9.  In Muhammad Irshad Khan's case (Supra) three investigations had exonerated the respondent and three different legal opinions had concurred with the views of the Investigating Officers but Deputy Prosecutor General NAB again referred the matter for investigation. High Court quashed the investigation holding that it was ordered in colourable exercise of power. The matter was taken to the Supreme Court and the Supreme Court held that since no sufficient evidence was collected and futile exercise of re-investigation had continued for six years, it caused undue harassment to the respondent and concurred with the order passed by the High Court. In Muhammad Asif Margoob Siddiqui's case (Supra), the petitioner was an officer of customs department who had earlier been posted as Commissioner, Sindh Employees Social Security Institution. It was alleged that during his such earlier posting he was involved in accumulation of assets beyond his known sources of income. Twice after conducting investigation Investigating Officer recommended closure of proceedings. Thereafter fresh investigation was ordered which was challenged in the High Court and High Court held that continuation of inquiry proceedings by the NAB authorities against the petitioner would be a mala fide exercise of power. Syed Murad Ali Shah's case (Supra) was a case where corruption was alleged and an F.I.R. was lodged at a Police Station alleging irregularities and misappropriation causing loss to the exchequer. The High Court firstly held that it is only Anti-Corruption establishment which can inquire into the matter and therefore, action by police amounted to violation of provisions of law and therefore, the High Court was competent to quash the proceedings and it did so accordingly. Learned counsel also referred to case of Darayus Cyrus Mirmala v. National Accountability Bureau, C.P. No. D-259 of 2010, decided by a Division Bench of this Court on 21-5-2010. The facts in that petition were that petitioner acted as agent of a foreign airline which leased aircrafts to Pakistan International Airlines. Ex-wife of the petitioner filed proceedings before a Court in U.K. and therein she alleged that the amount of petitioner lying in a bank there was earned through money laundering. Consequently, Attorney-General of Jersey on police report had approached Federal Government of Pakistan to join the proceedings. Certain additional evidence was filed and after such evidence was filed and NAB had represented the Federal Government, it abandoned the proceedings. The Court in U.K. rejected claim of the Government of Pakistan holding that amount was earned as consequence of criminal act. Thereafter NAB made a reference whose reference was quashed through Constitutional Petition. The bench who decided the matter held as under:--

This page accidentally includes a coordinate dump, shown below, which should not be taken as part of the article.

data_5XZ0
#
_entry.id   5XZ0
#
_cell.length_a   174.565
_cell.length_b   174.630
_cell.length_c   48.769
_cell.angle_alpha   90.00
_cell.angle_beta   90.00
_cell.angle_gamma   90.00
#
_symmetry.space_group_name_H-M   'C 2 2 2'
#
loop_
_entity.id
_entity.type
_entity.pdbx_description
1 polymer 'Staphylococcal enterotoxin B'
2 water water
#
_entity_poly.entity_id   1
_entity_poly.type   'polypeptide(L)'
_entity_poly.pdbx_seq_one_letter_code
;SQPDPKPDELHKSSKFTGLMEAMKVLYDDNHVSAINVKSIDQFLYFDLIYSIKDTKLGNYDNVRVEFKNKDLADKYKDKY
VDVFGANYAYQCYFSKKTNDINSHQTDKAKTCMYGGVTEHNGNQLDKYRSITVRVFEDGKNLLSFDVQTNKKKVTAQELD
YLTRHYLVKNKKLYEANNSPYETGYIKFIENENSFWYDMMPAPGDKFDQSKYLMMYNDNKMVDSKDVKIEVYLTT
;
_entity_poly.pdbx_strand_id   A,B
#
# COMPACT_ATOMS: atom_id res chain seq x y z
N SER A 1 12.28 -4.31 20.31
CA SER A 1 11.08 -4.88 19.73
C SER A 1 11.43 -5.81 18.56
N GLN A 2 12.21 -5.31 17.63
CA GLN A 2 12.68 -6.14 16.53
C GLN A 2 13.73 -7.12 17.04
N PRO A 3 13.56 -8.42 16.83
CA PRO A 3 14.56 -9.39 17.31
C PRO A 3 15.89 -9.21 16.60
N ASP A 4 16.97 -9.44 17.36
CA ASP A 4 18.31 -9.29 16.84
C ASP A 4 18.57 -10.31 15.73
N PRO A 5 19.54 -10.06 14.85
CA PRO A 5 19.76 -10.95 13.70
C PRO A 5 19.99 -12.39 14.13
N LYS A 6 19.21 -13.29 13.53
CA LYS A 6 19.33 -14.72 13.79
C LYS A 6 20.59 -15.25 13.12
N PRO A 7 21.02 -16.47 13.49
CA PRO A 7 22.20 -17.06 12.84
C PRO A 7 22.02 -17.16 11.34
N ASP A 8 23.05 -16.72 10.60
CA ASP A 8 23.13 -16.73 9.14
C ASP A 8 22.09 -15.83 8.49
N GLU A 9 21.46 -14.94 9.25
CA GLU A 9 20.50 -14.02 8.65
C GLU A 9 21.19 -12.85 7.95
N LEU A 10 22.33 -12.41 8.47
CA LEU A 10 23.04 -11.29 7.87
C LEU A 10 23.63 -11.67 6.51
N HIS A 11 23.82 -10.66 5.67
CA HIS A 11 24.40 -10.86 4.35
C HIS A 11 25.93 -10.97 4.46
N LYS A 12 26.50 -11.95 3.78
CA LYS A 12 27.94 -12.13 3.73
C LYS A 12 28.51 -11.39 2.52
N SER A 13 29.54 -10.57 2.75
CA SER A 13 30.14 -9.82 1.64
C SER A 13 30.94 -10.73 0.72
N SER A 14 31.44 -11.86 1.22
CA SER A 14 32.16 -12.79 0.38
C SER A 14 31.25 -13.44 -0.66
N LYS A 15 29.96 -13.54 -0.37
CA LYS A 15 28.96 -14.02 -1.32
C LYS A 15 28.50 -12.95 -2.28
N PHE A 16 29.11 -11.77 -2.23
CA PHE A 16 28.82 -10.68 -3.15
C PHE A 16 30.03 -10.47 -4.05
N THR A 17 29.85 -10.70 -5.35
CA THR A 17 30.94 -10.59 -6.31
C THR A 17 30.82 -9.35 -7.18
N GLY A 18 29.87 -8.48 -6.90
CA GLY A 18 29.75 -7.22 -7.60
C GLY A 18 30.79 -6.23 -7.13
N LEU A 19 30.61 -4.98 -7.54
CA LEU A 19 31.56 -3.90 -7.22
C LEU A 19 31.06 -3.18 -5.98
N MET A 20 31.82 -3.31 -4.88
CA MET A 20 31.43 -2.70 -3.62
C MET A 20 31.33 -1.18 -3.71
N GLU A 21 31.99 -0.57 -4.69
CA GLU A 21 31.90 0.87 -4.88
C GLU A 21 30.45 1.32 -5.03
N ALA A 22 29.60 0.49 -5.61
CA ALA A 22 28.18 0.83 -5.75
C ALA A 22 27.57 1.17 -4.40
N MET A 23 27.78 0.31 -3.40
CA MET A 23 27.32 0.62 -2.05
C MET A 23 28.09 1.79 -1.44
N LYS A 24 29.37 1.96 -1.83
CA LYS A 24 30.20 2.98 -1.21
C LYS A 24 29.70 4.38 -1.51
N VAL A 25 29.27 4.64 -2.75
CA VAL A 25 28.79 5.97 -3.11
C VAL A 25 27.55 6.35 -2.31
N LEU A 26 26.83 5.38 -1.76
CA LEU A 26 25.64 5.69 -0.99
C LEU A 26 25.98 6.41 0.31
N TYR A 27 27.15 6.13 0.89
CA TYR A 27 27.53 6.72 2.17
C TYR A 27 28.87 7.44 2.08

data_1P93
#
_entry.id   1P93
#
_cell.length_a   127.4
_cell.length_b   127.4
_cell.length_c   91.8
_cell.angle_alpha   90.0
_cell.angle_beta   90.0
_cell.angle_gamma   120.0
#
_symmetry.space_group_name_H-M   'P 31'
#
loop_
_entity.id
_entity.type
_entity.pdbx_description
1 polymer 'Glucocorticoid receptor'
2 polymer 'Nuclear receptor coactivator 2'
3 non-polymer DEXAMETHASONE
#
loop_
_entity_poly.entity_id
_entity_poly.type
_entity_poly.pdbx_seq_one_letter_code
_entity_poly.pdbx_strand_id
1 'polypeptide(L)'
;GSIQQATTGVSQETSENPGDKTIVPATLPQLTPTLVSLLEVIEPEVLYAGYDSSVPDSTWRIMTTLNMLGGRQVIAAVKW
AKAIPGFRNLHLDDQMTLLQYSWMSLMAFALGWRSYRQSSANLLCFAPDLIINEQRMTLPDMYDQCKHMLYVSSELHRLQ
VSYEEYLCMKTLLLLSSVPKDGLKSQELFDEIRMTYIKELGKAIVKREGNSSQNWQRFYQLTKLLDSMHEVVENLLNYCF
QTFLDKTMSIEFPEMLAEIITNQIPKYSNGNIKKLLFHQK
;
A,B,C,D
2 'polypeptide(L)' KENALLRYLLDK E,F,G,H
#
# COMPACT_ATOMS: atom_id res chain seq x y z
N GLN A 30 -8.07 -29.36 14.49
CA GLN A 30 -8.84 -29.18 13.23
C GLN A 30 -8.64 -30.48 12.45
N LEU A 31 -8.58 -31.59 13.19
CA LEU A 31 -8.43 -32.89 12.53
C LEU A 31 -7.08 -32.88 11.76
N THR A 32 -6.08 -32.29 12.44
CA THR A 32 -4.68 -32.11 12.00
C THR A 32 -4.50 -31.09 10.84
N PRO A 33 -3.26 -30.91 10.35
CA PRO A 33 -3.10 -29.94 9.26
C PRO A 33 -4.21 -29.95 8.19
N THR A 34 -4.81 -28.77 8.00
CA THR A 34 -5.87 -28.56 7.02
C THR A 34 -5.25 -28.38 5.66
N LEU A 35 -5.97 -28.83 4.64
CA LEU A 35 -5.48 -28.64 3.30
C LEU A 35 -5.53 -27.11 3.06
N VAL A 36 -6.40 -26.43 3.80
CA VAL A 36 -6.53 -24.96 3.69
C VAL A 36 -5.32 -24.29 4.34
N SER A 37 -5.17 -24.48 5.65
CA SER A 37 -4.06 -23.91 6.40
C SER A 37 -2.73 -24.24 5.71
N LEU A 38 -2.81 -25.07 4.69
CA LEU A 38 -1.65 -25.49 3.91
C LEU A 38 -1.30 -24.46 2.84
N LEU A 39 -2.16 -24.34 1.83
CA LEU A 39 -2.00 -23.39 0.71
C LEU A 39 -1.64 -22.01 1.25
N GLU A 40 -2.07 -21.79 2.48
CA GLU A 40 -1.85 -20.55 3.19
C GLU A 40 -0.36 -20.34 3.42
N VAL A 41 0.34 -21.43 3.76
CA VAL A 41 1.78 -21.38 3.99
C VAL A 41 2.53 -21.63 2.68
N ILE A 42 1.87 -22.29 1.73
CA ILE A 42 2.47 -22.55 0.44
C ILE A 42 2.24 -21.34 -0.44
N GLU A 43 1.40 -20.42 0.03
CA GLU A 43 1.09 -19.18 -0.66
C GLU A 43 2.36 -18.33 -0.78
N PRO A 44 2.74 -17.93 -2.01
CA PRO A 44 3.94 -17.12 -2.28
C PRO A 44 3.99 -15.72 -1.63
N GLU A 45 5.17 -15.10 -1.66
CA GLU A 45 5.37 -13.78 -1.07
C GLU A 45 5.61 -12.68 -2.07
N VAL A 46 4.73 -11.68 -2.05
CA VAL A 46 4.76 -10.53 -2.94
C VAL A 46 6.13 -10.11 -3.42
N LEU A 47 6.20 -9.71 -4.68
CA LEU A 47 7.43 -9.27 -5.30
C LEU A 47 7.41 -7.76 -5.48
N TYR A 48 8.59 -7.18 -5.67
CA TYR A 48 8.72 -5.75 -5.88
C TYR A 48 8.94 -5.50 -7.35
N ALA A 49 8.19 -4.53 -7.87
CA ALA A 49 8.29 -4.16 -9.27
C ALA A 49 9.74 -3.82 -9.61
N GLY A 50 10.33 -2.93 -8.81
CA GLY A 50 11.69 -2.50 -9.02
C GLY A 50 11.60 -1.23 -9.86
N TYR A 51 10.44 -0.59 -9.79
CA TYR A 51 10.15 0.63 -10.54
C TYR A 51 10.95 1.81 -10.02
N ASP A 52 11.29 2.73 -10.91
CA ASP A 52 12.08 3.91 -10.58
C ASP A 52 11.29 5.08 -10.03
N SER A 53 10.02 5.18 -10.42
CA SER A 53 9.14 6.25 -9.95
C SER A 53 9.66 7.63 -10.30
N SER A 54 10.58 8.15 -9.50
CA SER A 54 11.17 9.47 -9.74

"(19)    We have gone through the judgment of the Royal Court of Jersey, which has taken note of the fact that the Islamic Republic of Pakistan has joined the proceedings before the said foreign Court on their own. It has also taken note that the Federal Government has authorized the NAB to engage Counsel to represent its viewpoint. The NAB has also jointly investigated the case with the Jersey Police against the petitioner both within Pakistan and abroad. The NAB has placed material against the petitioner and other co-accused before the Royal Court of Jersey in order to establish that the amount lying with the Respondent No. 4 Bank were the proceeds of criminal acts of the petitioner. Thereafter, when the matter was at the stage of draft judgment, the counsel representing the Federal Government sought leave of the Royal Court to file additional evidence. The Court granted such leave and the counsel filed a statement that the NAB has filed a separate reference against the petitioner and other co-accused before the Accountability Court in Pakistan and had obtained orders of seizure of the properties of the petitioner.